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Page 1: Eagle's Rider - Elidon
Page 2: Eliminator - The Empire Strikes Back
Page 3: Empty Tummy - Equinox
Page 4: Er*Bert - Every Second Counts
Page 5: Evil Donjon - Eye
Page 6: Eye Spy
Screenshot of Evil Donjon

Evil Donjon

(Genesis Software, 1989)

A sorcerer known as Elric has cast an evil spell over the realm of Sir Frondebeuf. The only way to restore normality to the land is to collect several phials which can be found within the Evil Keep (or Evil Donjon if you're French). This is a simple platform game in which you must collect the phials on each level while avoiding the monsters. They always try to close in on you, but after a few goes, you can learn how to use this to your advantage. You can dig holes in some of the platforms to kill some of the monsters temporarily and retrieve any phials which they may have picked up. The graphics are very good indeed, and I love the chimes of the bells! However, there isn't much room on the screen to avoid the monsters, and digging holes can often be a bit awkward.

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Screenshot of EXIT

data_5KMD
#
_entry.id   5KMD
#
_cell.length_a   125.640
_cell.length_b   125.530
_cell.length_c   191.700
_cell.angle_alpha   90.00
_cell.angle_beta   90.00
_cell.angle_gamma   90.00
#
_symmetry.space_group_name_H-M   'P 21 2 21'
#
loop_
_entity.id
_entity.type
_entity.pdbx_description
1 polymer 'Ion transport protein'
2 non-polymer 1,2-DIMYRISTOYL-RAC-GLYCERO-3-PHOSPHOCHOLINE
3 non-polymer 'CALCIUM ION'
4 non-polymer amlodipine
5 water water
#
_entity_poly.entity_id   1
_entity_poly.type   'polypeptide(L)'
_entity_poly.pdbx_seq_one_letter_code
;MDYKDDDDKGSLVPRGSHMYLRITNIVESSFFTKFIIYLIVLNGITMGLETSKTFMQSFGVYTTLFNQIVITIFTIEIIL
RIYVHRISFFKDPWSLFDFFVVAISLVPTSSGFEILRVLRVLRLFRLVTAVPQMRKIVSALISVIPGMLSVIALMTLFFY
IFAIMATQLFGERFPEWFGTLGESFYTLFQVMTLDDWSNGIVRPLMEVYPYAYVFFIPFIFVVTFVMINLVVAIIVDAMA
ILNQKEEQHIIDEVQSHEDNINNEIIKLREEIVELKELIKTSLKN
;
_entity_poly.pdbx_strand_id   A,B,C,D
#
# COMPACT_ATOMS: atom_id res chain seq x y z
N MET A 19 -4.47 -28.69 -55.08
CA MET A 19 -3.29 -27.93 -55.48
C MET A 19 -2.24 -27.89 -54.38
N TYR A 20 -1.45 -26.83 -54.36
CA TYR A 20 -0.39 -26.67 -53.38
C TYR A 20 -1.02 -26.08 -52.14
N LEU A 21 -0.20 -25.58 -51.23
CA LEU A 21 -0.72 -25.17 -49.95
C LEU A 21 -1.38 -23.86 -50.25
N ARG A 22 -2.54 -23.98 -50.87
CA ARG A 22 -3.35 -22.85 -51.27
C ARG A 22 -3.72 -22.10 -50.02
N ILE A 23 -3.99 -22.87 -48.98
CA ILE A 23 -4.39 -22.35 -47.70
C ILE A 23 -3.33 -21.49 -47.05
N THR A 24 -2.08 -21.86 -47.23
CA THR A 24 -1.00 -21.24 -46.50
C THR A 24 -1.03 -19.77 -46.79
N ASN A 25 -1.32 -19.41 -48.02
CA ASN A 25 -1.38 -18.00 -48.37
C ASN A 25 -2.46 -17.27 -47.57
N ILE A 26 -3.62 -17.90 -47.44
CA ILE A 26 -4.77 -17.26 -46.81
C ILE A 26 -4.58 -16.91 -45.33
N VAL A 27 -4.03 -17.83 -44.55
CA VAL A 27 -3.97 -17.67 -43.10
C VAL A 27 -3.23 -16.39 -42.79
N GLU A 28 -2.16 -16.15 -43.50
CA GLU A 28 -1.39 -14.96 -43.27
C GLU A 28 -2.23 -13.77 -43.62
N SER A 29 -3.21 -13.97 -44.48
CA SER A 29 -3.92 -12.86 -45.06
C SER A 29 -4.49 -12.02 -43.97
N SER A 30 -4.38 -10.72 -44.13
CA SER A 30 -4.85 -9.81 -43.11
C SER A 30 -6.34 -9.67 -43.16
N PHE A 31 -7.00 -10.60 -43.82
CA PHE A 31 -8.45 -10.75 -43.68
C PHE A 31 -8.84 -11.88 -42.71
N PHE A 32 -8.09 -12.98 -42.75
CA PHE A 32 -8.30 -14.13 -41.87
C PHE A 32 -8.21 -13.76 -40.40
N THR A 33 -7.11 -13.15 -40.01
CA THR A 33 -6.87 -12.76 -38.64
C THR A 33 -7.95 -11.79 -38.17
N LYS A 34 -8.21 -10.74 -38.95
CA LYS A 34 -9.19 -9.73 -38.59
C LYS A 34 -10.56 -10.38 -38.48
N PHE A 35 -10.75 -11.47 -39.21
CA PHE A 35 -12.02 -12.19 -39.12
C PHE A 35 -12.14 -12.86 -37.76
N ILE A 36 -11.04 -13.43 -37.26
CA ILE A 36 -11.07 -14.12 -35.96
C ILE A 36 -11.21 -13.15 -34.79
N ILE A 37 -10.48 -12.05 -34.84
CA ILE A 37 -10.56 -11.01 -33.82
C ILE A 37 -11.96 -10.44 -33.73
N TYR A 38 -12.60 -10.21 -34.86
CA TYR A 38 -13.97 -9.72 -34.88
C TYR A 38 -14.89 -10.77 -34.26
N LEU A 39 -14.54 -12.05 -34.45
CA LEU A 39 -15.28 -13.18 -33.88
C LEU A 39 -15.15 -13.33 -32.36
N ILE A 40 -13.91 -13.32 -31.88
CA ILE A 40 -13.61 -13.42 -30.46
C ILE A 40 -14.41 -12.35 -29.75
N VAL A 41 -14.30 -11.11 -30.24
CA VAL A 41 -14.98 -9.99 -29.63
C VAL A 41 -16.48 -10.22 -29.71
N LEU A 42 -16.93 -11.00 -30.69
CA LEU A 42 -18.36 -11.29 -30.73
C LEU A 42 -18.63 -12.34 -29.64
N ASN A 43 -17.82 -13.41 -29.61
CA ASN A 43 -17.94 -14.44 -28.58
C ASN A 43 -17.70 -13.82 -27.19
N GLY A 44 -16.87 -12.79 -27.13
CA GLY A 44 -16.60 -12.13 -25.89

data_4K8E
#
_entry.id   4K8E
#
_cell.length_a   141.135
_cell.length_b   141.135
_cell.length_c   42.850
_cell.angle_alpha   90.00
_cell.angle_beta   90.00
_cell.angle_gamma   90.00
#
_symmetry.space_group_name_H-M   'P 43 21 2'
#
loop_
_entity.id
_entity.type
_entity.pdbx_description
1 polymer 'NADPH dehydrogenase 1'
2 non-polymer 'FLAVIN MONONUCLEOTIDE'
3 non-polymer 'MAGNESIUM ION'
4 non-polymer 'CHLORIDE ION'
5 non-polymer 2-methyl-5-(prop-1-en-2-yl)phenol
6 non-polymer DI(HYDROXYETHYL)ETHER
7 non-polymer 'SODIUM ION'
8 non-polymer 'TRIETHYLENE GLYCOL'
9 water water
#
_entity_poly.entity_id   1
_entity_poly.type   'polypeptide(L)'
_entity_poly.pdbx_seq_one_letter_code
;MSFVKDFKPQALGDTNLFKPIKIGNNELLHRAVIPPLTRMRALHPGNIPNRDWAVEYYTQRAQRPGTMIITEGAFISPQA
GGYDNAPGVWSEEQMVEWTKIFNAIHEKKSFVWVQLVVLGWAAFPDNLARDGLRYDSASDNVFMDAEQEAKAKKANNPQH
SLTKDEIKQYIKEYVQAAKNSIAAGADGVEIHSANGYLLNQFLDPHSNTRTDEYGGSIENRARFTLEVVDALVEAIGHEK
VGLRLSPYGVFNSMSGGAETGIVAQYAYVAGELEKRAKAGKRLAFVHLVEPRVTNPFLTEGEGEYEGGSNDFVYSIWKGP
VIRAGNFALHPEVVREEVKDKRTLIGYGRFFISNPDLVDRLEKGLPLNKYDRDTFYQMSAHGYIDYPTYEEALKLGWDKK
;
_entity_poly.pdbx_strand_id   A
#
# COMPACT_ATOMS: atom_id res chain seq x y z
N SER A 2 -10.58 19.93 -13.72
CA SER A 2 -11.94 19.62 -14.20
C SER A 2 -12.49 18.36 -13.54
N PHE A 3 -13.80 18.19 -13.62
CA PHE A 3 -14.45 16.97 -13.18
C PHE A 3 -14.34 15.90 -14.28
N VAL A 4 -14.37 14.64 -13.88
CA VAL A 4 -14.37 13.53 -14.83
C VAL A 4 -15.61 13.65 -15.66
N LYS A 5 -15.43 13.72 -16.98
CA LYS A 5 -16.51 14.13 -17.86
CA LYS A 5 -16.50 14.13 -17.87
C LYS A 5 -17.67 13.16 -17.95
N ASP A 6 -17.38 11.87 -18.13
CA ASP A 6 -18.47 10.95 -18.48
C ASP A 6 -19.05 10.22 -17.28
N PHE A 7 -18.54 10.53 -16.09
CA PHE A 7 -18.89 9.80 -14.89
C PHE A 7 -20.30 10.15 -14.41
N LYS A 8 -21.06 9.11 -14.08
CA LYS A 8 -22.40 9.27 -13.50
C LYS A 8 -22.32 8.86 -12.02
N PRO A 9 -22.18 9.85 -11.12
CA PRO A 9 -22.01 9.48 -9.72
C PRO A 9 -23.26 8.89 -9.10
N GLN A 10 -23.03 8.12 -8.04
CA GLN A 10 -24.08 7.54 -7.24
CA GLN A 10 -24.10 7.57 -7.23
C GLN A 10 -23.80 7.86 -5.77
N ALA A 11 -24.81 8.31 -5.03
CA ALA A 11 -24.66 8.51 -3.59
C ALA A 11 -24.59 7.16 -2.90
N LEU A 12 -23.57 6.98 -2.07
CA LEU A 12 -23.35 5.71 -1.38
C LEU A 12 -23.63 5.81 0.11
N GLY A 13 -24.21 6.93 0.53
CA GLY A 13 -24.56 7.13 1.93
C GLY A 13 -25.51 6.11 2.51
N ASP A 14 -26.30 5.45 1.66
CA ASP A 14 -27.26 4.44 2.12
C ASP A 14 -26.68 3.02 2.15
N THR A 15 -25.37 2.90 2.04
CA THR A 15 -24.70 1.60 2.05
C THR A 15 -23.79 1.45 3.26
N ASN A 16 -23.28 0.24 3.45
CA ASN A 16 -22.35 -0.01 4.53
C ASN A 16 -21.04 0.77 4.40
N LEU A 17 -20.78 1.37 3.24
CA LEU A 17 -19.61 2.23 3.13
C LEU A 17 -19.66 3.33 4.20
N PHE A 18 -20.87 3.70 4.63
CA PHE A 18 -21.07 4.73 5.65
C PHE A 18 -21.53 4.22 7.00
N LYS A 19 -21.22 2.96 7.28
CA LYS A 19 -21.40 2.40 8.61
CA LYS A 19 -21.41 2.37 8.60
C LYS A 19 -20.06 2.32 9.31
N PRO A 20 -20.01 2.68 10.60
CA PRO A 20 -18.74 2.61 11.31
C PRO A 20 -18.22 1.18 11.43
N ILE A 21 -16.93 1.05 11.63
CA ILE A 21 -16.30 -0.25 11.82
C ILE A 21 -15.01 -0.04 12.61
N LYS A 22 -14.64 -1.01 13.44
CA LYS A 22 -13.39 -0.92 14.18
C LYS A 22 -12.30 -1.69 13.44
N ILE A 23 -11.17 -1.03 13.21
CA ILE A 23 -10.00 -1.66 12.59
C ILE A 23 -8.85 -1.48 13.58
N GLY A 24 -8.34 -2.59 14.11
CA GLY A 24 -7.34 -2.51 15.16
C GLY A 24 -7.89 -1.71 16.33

EXIT

(French)

(Ubi Soft, 1988)

Your spaceship has crashed on a strange planet, and in order to leave, you must repair it. You will also have to find several golden objects, and for some reason, these are obtained by playing a rather nice shoot-'em-up sub-game in which you must shoot all the blue bricks without shooting any of the red bricks. Then there is a sage who must be found, and there are a lot of other puzzles to solve... The graphics are really beautiful and colourful, but there is no text to accompany any of the locations or the objects, so it's often very hard to know what you're supposed to do with the objects you can collect. Another big problem is that the locations are linked together in an extremely confusing and illogical manner, so that you become disoriented really easily.